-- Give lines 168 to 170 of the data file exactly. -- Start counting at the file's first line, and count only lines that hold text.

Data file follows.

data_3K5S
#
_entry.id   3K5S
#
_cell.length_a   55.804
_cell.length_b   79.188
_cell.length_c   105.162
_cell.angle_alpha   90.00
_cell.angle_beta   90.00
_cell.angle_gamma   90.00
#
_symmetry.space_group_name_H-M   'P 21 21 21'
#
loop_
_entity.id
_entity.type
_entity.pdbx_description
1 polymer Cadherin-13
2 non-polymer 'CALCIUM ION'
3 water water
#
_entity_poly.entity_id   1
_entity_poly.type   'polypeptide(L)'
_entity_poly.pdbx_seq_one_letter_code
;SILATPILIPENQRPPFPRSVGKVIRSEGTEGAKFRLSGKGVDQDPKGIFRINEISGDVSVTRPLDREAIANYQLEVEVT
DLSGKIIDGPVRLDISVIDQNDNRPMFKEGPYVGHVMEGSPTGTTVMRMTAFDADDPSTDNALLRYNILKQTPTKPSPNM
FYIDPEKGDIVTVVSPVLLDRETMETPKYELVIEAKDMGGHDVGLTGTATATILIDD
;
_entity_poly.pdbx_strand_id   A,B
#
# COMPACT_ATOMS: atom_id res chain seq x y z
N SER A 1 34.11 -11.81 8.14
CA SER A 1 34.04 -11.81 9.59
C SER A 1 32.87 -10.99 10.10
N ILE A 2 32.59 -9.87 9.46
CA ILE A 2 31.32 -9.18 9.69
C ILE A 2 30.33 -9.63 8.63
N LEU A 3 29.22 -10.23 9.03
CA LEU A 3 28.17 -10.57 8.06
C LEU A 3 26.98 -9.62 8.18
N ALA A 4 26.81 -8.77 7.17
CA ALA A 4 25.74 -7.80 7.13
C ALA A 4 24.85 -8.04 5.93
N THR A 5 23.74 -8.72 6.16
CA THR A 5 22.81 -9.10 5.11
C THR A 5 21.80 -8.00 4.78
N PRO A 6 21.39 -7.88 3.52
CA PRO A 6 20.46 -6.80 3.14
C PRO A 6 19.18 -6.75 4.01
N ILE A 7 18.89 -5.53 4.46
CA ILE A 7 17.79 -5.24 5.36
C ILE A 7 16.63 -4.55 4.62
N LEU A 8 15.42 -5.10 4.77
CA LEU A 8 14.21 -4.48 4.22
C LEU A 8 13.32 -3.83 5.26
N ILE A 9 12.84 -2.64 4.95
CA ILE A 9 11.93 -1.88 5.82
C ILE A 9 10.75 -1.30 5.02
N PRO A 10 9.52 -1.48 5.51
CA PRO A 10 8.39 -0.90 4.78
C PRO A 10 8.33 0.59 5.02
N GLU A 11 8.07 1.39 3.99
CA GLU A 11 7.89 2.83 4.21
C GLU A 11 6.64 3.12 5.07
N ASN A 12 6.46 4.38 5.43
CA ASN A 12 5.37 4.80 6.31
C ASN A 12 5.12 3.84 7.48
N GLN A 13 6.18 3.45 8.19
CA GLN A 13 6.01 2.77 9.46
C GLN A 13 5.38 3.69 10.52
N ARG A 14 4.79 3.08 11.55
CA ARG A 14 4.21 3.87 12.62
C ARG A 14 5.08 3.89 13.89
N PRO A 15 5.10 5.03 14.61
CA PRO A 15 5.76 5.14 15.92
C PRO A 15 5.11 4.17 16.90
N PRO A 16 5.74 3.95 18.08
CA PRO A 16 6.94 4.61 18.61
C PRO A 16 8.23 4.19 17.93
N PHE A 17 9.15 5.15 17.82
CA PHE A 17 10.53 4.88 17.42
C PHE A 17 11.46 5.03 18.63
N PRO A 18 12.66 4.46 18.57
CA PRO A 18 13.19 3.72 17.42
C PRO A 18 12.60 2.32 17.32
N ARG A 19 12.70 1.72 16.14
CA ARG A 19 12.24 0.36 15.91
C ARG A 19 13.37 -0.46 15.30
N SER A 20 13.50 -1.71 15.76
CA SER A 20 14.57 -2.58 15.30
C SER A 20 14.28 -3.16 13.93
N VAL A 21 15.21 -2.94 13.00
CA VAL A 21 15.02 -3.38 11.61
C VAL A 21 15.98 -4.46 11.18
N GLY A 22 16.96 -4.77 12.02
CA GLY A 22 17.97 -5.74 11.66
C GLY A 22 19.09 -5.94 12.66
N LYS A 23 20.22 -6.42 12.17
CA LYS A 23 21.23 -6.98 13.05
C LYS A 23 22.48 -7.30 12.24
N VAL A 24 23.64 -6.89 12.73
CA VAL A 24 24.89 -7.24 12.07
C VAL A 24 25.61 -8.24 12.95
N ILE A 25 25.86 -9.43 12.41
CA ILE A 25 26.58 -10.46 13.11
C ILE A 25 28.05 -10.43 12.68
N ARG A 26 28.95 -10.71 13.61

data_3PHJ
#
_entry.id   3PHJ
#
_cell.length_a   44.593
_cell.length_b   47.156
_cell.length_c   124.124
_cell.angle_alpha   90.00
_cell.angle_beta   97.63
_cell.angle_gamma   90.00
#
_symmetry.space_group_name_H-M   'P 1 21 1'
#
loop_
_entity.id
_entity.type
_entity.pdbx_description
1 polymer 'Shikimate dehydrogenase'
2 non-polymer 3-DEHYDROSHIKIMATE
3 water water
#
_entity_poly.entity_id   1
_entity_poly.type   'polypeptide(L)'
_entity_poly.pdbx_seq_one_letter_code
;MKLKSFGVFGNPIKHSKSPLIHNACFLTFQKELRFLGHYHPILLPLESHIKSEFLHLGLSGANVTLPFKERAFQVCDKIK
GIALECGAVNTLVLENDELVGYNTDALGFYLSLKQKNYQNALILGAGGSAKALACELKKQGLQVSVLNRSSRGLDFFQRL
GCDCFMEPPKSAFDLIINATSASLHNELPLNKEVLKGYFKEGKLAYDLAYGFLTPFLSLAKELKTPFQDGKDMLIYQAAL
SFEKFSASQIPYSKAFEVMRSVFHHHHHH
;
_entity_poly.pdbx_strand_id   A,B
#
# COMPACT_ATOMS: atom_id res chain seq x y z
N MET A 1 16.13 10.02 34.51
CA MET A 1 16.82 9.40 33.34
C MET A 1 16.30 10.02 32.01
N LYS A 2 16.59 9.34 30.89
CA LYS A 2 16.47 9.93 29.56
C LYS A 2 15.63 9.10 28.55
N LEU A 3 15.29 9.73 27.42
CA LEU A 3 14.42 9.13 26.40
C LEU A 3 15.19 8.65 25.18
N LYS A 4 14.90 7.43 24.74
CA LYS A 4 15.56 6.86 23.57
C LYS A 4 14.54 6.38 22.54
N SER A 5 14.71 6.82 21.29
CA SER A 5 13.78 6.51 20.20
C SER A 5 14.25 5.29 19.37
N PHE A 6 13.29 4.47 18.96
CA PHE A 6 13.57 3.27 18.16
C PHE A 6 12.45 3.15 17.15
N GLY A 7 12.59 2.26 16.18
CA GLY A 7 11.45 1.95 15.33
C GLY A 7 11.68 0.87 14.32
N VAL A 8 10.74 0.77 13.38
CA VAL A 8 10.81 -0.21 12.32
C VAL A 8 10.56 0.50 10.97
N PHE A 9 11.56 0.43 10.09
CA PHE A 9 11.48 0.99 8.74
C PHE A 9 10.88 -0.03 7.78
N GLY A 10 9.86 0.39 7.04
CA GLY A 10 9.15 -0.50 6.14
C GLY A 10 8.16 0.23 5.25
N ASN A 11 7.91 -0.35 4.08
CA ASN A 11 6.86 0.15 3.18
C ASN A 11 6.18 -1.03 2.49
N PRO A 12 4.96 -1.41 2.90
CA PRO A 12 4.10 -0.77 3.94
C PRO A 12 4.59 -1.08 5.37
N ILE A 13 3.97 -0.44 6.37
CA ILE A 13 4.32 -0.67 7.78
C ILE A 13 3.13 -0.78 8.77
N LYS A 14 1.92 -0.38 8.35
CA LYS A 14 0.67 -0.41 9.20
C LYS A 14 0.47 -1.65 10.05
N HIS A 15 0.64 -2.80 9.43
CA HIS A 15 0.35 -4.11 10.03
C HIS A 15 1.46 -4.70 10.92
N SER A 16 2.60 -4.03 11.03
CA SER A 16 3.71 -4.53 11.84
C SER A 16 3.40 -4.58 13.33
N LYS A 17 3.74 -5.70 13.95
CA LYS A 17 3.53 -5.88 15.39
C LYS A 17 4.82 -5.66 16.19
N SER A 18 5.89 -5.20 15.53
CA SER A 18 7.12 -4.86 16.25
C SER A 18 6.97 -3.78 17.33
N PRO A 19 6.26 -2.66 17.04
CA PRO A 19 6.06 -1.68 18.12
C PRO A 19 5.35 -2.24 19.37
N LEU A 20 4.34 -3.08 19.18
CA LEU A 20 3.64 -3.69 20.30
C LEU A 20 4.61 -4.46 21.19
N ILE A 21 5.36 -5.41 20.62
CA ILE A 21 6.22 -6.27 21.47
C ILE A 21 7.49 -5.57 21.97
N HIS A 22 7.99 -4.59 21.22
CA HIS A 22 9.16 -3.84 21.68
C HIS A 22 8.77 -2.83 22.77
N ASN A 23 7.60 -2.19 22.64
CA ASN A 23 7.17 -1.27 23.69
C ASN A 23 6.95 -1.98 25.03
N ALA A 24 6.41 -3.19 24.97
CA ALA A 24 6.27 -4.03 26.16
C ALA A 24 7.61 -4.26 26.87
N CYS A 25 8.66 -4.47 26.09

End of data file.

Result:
CA GLY A 10 9.15 -0.50 6.14
C GLY A 10 8.16 0.23 5.25
N ASN A 11 7.91 -0.35 4.08